Praising Guinea-Bissau for having restored constitutional order, making its public institutions more legitimate and forming an inclusive Government, top United Nations officials and other partners briefing the Security Council today also cautioned that the West African nation had reached a critical stage in its path towards stability and required sustained international support.
“The country cannot afford to continue the status quo,” Miguel Trovoada, the Secretary-General’s Special Representative and Head of the United Nations Integrated Peacebuilding Office in Guinea-Bissau (UNIOGBIS) said in his first briefing on the country. “Otherwise, it risks reversing all democratic gains.”
Joining Mr. Trovoada were Antonio de Aguiar Patriota (Brazil), Chair of the Peacebuilding Commission and the body’s Guinea-Bissau configuration; Domingos Simões Pereira, Prime Minister of Guinea-Bissau; José Luís Guterres, Minister of State and Foreign Affairs of Timor-Leste, on behalf of the Community of Portuguese-speaking Countries; and Hanna Serwaah Tetteh, Minister for Foreign Affairs and Regional Integration of Ghana, in her capacity as Chairperson of the Economic Community of West African States (ECOWAS) Council of Ministers.
Outlining challenges, Mr. Trovoada said that despite the formation of an inclusive Government 100 days ago, political parties remained divided and a climate of suspicion persisted between the civilian and military branches. Some institutions functioned poorly and it was “absolutely necessary” to bring about change. The Government, political class and Guinea-Bissauans alike had agreed on the need to reform the defence, security, justice and public administration sectors — all of which required national commitment and coordinated actions.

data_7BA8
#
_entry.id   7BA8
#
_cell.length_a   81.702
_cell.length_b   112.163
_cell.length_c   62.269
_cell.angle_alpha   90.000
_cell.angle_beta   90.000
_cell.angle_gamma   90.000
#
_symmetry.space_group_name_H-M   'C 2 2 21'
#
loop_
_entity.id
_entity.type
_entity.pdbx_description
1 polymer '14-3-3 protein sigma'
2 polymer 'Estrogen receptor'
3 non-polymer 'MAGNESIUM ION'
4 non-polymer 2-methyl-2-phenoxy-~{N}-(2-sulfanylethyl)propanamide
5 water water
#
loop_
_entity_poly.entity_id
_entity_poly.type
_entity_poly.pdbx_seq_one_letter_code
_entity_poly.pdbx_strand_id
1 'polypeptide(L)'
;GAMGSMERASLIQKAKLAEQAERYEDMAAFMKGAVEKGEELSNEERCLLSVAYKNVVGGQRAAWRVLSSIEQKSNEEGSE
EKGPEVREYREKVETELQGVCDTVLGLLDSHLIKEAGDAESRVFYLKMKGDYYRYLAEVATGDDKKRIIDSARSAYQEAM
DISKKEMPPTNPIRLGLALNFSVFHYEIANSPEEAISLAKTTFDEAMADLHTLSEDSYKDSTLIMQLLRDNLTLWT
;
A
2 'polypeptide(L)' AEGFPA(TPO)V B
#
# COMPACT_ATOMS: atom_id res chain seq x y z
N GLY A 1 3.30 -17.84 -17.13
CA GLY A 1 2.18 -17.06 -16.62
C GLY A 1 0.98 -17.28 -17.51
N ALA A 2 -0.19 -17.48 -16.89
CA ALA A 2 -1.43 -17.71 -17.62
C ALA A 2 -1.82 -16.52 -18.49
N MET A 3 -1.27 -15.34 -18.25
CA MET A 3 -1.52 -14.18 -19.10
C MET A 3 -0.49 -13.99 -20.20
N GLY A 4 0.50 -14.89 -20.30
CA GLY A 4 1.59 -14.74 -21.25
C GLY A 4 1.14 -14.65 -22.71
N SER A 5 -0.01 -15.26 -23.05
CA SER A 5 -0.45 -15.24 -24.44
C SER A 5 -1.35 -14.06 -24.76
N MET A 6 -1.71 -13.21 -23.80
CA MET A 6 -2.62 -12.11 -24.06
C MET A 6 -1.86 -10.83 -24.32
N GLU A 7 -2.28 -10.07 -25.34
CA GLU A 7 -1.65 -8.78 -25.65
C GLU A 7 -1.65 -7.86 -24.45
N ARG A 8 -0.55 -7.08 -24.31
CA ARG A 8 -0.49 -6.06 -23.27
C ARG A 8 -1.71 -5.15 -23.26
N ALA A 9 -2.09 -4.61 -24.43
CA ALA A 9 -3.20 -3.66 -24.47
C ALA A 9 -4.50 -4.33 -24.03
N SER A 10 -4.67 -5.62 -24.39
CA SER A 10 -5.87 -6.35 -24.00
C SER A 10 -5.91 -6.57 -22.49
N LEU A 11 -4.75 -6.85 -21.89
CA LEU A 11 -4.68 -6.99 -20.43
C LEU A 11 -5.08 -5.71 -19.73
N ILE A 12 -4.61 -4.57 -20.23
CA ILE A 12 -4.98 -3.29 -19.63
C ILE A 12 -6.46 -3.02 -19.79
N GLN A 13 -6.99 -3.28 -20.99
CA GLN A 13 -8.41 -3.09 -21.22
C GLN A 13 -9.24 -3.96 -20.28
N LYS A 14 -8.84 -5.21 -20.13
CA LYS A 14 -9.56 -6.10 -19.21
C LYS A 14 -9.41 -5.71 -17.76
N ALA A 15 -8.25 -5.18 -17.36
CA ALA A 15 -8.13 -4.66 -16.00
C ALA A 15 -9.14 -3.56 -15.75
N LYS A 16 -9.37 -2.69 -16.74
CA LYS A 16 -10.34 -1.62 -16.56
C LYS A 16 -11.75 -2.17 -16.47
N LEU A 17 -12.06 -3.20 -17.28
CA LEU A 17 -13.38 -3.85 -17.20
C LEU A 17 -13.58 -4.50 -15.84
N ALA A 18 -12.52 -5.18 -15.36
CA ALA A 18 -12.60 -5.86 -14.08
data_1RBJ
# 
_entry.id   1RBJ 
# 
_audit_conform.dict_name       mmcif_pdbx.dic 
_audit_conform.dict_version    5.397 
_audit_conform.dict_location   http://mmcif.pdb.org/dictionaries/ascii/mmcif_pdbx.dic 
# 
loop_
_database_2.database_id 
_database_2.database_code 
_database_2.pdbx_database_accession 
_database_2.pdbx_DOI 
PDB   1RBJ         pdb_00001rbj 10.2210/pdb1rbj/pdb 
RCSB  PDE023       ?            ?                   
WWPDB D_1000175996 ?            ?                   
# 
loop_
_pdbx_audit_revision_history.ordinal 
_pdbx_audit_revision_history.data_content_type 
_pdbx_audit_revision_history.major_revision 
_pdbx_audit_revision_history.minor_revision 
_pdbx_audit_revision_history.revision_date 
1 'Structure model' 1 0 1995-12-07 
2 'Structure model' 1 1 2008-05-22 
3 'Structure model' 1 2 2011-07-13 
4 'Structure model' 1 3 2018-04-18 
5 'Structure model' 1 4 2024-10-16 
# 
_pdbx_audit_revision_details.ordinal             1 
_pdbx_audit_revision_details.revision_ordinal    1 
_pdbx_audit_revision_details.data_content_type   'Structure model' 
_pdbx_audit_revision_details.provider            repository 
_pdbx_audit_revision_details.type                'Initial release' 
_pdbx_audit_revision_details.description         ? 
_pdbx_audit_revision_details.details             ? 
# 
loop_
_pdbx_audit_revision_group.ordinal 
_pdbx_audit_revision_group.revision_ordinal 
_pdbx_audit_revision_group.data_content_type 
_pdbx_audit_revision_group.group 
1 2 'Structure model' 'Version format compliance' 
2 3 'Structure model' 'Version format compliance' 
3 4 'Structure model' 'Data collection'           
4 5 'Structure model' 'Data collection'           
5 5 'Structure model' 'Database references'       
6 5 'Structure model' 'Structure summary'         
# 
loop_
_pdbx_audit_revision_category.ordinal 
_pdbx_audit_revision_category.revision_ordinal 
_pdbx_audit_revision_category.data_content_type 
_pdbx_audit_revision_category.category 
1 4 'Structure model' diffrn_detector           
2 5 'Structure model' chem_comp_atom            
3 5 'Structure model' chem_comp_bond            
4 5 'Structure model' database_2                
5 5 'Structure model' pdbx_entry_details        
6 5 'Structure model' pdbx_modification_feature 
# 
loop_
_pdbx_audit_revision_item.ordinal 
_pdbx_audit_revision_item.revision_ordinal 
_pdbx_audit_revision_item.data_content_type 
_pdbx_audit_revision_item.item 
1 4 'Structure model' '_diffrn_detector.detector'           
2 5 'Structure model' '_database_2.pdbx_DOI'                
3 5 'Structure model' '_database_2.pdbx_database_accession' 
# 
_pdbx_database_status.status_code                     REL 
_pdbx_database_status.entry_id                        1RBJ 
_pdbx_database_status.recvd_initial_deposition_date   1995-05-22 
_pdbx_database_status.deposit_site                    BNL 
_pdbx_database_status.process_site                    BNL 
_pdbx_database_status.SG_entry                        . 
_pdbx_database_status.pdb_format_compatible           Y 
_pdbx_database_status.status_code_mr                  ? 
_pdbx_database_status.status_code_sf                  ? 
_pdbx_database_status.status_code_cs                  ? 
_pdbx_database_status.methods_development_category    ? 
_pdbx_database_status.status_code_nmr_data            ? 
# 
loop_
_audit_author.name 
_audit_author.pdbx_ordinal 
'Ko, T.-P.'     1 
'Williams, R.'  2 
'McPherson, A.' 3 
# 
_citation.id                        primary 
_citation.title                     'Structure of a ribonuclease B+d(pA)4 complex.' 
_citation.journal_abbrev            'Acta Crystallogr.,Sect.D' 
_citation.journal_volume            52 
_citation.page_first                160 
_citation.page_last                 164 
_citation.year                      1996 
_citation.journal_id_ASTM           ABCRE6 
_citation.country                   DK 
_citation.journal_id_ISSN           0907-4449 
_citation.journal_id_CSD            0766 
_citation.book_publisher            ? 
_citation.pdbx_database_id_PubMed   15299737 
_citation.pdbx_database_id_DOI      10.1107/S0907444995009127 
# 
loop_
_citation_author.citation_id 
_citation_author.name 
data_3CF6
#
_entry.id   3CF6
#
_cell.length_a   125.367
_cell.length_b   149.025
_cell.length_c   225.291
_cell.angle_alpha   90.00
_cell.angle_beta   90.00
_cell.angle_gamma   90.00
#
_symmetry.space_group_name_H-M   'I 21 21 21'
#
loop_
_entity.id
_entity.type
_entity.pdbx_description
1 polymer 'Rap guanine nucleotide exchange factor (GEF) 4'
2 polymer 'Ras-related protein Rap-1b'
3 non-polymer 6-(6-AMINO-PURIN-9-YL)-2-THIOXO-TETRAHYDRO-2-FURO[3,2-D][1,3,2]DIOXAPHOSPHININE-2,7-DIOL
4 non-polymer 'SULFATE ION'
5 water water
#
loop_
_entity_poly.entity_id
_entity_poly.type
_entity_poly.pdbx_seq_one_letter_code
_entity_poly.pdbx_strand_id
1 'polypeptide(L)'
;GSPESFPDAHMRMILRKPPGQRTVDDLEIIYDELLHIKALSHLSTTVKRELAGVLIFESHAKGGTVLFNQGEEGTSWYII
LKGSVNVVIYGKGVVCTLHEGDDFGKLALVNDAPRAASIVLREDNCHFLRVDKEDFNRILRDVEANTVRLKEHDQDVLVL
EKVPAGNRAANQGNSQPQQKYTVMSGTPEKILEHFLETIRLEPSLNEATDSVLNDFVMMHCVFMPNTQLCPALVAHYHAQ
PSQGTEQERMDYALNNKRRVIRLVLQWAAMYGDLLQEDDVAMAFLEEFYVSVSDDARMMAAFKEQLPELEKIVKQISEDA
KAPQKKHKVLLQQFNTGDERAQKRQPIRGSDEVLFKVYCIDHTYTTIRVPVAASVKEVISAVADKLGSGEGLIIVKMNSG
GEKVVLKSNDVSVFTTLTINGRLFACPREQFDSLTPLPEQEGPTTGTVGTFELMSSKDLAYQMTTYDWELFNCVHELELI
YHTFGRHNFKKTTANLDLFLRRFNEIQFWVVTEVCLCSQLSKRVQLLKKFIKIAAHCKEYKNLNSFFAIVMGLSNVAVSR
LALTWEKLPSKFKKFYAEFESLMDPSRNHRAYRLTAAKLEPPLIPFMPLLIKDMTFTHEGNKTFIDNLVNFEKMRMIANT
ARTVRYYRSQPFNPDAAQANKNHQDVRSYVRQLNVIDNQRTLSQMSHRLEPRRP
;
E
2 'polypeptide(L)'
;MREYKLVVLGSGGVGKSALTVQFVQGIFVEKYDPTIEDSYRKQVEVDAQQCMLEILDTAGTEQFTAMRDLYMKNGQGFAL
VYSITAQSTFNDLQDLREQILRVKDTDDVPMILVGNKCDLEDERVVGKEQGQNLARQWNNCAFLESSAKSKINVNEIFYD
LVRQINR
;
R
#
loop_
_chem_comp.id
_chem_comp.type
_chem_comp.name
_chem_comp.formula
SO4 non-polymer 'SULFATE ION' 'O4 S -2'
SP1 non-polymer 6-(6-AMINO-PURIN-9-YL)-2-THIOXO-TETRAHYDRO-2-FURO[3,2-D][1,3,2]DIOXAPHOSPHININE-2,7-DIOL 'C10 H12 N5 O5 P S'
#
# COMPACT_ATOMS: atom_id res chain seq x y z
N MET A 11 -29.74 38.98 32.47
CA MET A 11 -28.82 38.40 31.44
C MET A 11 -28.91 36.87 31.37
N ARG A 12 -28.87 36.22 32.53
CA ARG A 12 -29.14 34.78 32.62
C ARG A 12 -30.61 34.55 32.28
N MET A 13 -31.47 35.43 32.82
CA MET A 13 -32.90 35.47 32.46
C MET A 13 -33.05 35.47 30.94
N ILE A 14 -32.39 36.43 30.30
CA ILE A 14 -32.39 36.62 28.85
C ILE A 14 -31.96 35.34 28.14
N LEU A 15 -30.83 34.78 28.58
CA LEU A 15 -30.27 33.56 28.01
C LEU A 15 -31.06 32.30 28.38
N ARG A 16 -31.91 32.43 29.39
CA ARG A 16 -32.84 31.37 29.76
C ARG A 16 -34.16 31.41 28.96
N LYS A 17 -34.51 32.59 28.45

On security, he said, the change of the armed forces Chief of General Staff was a first step. Other reforms must be inclusive, pragmatic and integrated, aimed at finding politically viable solutions. More broadly, inequality persisted. The infrastructure needed to develop agriculture and to exploit natural resources was virtually non-existent. The same could be said for the health, education, water, electricity, transport and communication sectors.
As such, authorities were working to regularly pay salaries and arrears, he said, as well as set up measures to prevent Ebola and provide basic services. In September the Government had outlined its short- medium- and long-term strategies: stability, consolidation of the rule of law, strengthening public institutions, good governance, and justice and development.